Fourth of July and Summer Safety
Keep Your Summer Safe and Happy
CLEVELAND – Mayor Frank G. Jackson and Director of Public Safety Karrie D. Howard want to remind residents to celebrate this Fourth of July and summer season safely and responsibly. As we all know, celebrations around the globe were cancelled in 2020 due to the Coronavirus pandemic. As the City of Cleveland begins to reopen, safety officials provide guidelines to ensure a happy and safe holiday weekend.
On July 4, 2021, parking will be at a premium downtown and in and around parks and gathering places. Those intending to travel to parks and gathering places to see the fireworks display are encouraged to leave early and/or utilize public transportation. Visit the Greater Cleveland Regional Transit Authority’s site for bus routes and holiday schedules.
The normal Warehouse and Entertainment District parking bans will be in effect over the holiday weekend. Parking restrictions begin on Friday, July 2, 2021 at 9:00pm and will lift on Monday, July 5, 2021 at 4:30am.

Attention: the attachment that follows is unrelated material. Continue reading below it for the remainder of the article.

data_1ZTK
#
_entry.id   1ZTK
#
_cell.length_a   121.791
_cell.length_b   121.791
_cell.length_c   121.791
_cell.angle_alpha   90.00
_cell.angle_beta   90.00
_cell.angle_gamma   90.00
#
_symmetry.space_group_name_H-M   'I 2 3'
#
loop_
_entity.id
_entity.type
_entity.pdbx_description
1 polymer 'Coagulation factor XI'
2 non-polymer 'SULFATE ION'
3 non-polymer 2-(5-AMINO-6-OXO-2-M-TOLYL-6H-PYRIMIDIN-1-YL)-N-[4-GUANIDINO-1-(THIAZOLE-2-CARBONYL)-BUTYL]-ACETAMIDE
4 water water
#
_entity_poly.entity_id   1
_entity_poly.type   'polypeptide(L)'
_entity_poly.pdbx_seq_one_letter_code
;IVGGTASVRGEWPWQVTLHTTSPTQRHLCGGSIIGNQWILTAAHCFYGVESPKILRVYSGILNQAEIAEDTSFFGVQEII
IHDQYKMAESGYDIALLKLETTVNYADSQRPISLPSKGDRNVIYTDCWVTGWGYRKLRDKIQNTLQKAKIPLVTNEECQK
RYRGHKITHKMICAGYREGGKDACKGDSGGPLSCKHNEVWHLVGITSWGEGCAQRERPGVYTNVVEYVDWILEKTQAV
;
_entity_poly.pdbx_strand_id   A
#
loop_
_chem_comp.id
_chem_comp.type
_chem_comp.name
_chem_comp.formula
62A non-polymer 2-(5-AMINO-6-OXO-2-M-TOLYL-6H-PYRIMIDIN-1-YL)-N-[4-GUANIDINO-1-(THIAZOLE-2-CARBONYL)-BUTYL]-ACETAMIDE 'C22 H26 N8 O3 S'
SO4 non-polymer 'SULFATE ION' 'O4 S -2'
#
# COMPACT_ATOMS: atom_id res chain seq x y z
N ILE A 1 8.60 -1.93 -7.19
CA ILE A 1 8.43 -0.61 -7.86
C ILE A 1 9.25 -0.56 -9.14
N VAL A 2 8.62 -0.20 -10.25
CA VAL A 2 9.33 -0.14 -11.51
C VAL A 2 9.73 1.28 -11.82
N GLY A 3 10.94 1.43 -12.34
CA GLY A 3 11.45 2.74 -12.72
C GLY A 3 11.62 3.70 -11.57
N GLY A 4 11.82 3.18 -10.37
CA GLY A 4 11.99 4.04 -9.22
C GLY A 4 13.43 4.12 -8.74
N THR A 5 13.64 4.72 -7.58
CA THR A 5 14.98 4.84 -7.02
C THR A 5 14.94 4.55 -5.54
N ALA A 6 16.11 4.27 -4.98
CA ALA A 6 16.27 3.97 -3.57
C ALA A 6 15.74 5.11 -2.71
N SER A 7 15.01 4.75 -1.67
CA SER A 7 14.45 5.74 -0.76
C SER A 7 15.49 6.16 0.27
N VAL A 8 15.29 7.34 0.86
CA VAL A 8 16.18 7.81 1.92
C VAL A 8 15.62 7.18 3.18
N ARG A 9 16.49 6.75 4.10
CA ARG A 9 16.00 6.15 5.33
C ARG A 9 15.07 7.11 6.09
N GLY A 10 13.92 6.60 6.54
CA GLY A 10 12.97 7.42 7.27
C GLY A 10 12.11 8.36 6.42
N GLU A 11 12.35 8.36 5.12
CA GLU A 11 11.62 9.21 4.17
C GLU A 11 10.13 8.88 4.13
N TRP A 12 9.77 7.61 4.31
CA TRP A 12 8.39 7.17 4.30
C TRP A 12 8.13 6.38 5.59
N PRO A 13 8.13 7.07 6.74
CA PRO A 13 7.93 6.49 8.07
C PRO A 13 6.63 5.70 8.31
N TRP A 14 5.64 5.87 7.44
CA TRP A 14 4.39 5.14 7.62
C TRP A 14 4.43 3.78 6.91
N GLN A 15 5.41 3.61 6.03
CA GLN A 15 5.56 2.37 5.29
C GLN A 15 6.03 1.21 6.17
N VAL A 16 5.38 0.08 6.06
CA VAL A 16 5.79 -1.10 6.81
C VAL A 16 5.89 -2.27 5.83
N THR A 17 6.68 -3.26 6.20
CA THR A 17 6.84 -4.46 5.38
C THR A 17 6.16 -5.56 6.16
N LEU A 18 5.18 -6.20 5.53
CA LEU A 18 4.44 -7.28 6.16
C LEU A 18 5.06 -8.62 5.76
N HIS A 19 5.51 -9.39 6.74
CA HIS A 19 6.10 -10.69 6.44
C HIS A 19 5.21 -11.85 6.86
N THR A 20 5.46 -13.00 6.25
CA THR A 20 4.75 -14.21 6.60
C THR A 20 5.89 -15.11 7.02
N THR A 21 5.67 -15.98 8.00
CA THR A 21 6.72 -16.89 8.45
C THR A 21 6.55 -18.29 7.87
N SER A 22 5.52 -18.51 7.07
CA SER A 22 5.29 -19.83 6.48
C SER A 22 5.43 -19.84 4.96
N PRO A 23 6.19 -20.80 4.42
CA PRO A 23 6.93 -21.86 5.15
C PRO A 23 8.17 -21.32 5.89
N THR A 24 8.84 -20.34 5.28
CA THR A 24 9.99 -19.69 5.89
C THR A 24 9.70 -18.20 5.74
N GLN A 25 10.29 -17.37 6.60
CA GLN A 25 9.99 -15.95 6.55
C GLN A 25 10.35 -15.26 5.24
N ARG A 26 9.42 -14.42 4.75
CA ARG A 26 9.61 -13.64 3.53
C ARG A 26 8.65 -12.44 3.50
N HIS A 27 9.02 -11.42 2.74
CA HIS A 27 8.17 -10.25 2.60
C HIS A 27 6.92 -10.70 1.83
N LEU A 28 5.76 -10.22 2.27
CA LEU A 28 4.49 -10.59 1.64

If you plan to drive to Edgewater Park to observe the fireworks display, be aware of the following temporary road closures: beginning at 8:30pm on July 4, 2021, access from I-90 to Route 2 westbound will close from Dead Man’s Curve to Edgewater Park. In addition, access to Route 2 eastbound from Lake Avenue and Clifton Avenue to the West 3rd Street eastbound entrance ramp will close.
Motorists are reminded that all streets marked “No Parking” day to day remain “No Parking” on holidays and violators will be ticketed and towed.
Fireworks, Celebratory Gunfire and Unnecessary Noise
In the spirit of safety and responsibility, municipal codes involving fireworks and unnecessary noise will be strictly enforced.
Fireworks pose a serious threat when not handled properly and cause many fires and severe injuries each year. Illegal fireworks pose an even greater threat to those using or storing them and to revelers. Illegal fireworks are notoriously unreliable and dangerous, and can quickly turn a holiday into a tragic day. The vast majority of injuries occur during the weeks leading up to and following the Fourth of July. For a safe and fun Fourth of July, leave the fireworks to the experts. The discharge of, ignition, or explosion of any fireworks (except novelty or trick fireworks) is illegal in the City of Cleveland.